*At 5'11 I weigh 153. This is perfectly acceptable as a healthy weight for my height, however, its still weight that I have to carry around and bears on my joints, thus I'm trying to get to 150. It's an extremely slow process since its less than what my weight should be at my height, but I'm going about it the right way so fingers crossed I'll get there shortly.
2. I leave later today to head to Massachusetts, conveniently this came in the mail yesterday. Perfect timing. Generally when we all meet up for relays we stay up late drinking and making decorations and goofing off... guess my party is starting a little earlier than anticipated.
3. We still haven't really chosen legs. Part of the reason is because everyone on my team (minus myself) is a bad ass and they don't need to mentally prepare themselves and will just run whatever. The other reason is there were a lot of conflictions on the website on what the listed distances are vs. what the elevations maps are saying. I think we have it figured out and I've narrowed my options down to either runner 3 or 5- which would you prefer?
Runner 3 (combo of 2 legs = 1 ultra leg)
1st leg - 7.63 easy + 6.71 hard = 14.32
2nd leg - 3.3 easy + 4.15 easy = 7.48
3rd leg - 4.55 med +6.65 easy = 11.2
total mileage 33.
1st leg - 6.36 hard + 3.68 med =10.04
2nd leg- 6.51 hard + 2.75 easy = 9.26
3rd leg - 6.88 med + 6.47 easy = 13.35
Total mileage - 32.65
Major difference is if I want my longest leg to be my first, or my last leg.
Monday, May 14, 2012
As said before our team name is "Animal Print Pants Outta Control", and we all bought different types of animal print pants. I bought a "patchwork" animal print from bskinz, which I think a few other people did, AND we all bought the "Party Rock Gym I work out" shirts from ebay.
I will probably be cutting my shirt up to make it more like the video, however I'm going to wait to see what everyone else does because I am not the creative genius in the group. I would just like to say that I ordered both of these items on Thursday and I got them by Monday, excellent service!
So Adam (the roommate) and I were having a little fun with my new outfit and we were trying desperately to recreate some of the dances in the "Sexy and I know it" video. After many failed attempts, and a little bit of alcohol, I came up with the Lisa freestyle version. I hope you all laugh as much as I did. (please note I never claimed to be a good dancer- at the end of the video it's me saying "Adam, I'm tired")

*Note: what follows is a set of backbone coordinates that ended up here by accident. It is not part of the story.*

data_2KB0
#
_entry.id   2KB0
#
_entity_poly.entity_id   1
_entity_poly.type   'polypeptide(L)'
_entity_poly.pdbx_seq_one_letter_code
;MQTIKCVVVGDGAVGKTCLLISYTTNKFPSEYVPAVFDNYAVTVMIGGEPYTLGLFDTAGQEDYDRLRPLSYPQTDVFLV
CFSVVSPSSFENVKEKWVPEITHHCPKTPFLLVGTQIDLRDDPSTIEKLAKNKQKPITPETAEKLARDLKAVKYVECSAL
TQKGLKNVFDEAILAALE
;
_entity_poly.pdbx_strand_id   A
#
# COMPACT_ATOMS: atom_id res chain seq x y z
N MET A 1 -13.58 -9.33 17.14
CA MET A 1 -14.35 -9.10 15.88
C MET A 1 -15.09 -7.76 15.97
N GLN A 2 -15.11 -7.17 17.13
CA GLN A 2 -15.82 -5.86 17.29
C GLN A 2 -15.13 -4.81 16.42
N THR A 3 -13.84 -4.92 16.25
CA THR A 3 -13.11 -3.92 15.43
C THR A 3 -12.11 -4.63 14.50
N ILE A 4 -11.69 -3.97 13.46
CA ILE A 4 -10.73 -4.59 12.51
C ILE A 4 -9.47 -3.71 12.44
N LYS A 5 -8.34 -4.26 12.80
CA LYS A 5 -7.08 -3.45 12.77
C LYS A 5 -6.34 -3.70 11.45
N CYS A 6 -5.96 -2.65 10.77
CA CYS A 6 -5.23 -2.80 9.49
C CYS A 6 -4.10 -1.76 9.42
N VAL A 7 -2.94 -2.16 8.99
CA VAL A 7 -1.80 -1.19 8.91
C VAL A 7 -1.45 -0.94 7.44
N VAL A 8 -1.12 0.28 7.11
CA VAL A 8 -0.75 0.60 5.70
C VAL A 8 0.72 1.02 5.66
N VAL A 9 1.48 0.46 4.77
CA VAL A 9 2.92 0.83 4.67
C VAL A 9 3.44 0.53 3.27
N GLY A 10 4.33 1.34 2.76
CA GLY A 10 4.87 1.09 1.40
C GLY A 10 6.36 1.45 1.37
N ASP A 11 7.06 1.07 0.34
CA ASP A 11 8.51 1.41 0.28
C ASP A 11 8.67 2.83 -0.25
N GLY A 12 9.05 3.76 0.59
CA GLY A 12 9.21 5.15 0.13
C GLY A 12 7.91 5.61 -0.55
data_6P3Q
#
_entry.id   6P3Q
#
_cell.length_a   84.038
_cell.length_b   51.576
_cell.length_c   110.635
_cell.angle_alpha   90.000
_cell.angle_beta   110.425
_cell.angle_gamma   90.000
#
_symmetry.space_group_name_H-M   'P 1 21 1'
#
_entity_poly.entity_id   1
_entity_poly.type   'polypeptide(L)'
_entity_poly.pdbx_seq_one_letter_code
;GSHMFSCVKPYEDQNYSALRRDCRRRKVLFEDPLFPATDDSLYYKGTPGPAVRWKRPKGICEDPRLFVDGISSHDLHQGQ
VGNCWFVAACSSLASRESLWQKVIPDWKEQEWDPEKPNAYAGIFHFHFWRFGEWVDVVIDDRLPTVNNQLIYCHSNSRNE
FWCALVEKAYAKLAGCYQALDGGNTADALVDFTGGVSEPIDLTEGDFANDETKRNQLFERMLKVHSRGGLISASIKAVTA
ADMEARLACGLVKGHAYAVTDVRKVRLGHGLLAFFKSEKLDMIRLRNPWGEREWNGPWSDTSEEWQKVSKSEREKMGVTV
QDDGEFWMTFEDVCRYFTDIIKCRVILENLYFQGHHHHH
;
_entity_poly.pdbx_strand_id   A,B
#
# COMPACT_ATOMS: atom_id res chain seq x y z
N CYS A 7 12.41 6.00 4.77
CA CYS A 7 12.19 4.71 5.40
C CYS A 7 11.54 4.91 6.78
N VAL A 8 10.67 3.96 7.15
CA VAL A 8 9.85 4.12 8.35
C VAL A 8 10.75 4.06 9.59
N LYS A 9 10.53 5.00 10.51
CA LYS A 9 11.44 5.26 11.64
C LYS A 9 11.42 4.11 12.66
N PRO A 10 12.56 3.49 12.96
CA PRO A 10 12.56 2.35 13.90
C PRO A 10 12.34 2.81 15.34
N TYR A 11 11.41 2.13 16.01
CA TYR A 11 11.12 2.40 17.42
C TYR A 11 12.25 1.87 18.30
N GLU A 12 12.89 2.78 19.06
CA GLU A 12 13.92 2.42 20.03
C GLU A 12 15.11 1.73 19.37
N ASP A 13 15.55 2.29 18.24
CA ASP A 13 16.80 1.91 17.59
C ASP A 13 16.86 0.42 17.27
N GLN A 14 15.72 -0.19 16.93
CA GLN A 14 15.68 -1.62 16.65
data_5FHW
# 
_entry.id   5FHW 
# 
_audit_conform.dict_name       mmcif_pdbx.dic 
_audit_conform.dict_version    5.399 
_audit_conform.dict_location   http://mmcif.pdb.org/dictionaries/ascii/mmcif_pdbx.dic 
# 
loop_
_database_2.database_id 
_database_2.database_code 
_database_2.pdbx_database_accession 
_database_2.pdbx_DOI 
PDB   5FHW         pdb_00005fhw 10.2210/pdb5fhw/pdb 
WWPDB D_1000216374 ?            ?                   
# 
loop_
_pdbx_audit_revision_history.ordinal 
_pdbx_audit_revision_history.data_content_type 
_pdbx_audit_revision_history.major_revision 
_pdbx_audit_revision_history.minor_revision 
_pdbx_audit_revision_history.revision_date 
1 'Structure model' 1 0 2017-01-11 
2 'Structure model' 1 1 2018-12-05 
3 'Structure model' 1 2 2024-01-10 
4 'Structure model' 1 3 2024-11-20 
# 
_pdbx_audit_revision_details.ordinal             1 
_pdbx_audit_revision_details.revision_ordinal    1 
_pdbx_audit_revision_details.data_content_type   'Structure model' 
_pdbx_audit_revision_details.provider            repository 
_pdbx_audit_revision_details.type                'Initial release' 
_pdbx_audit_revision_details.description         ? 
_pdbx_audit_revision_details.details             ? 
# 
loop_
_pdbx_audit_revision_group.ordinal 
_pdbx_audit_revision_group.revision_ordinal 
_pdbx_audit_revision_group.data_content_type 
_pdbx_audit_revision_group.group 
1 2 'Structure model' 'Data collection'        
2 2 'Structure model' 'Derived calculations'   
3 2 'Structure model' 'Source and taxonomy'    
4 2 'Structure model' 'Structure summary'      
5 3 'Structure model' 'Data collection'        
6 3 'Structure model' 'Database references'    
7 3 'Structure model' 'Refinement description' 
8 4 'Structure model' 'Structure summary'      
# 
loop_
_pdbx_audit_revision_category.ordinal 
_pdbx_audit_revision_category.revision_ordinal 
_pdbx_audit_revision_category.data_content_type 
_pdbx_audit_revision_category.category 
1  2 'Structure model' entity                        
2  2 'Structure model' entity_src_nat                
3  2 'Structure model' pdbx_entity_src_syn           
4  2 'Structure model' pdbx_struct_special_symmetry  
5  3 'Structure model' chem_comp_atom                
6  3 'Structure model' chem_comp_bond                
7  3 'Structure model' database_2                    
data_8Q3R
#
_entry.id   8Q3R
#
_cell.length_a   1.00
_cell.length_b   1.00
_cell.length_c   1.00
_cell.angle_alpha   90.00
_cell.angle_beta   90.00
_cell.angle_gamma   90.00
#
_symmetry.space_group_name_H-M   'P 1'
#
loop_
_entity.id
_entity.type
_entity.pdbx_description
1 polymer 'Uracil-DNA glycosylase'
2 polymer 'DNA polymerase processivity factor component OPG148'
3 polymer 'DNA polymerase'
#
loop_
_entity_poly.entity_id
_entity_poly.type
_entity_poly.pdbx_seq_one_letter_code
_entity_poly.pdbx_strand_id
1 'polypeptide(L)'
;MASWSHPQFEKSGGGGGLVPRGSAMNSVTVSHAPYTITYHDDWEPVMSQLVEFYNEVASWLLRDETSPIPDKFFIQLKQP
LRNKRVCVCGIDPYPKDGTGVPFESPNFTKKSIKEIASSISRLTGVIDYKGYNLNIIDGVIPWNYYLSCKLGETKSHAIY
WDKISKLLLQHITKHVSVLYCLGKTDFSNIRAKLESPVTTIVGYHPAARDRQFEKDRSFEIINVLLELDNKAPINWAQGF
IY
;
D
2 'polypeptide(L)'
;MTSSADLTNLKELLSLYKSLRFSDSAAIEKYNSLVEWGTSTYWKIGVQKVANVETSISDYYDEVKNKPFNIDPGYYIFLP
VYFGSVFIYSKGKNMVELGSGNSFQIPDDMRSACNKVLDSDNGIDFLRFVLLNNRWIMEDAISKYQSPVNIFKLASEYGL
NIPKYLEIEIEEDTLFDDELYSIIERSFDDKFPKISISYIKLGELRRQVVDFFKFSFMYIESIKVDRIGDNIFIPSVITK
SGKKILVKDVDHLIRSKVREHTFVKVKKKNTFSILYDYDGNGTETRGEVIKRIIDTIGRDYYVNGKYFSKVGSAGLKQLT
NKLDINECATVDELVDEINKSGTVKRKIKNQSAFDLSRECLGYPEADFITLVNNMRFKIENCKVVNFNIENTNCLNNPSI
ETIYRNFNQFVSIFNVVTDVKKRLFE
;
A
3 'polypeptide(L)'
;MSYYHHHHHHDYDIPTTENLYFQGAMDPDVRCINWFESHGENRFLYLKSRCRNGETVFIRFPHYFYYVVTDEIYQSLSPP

Obviously if you can't tell, I'm a bit goofy and like to have my fun. I'm extremely anxious to see what the guys come up with in their outfits as well. Aside from their love to dress funny, they're all pretty handy and were able to make 2 hammers for our MC Hammer theme this past fall out of scrap carboard
I leave for Boston Thursday evening so I can take part in my first ever relay running it ultra style- Race The Beach- MA
I'm so excited/ nervous, so be prepared for every post this week to be about this relay!
I wish I could say that I've been a good girl and have put in my mileage and I'm ready to dominate, however quite the opposite is true. I feel utterly unprepared. Although I'm faster than the last time I ran with these folk, Las Vegas Ragnar, running an ultra relay is a whole different beast. Last weekend I ran a back to back in Idaho and Portland. Although I had no real goals for either races, I really wanted to test out Portland and see how it would be running on dead legs- the fact that I PRed was definitely a shock, but it did give me the confidence that I needed to be able to pull this off. Now its just a matter of stretching out and getting some sleep to help with recovery which will determine how my legs, and ultimately this weekend goes.
Katy- coming in from the windy city, Chicago, IL, she is the only one I haven't met yet. Solid proof that it is not easier to be faster when you're tall. She's a freakin SPEED DEMON and stands barely at 5'0. Although we didn't get to meet up, she ran the Country Music 1/2 a few weeks back. Despite the heat and hills, she still whipped out a 1:39. She's definitely going to be helping bring down the average girl pace.
Coming up next- choosing my legs (we still don't know) and crazy outfits!
Wednesday, May 9, 2012
Tuesday, May 8, 2012
- When the gun went off, everyone literally zoomed passed me. Although I wasn't sore from yesterday's race, I felt stiff which made me feel like I was moving in SLOW motion and I just couldn't keep up with everyone's paces around me. When we hit the first mile marker and my time was 7:34 I was SHOCKED because I felt like I was going a full minuter slower. People in Oregon can MOVE.
- Shortly after mile 1, let's say mile 1.2ish a train went through the course- what!?!? Not that I had any goals for this race, but I was annoyed since it wasn't chip timed. After standing around for a little bit I decided to just stop my watch and start it back up when I was able to pass through.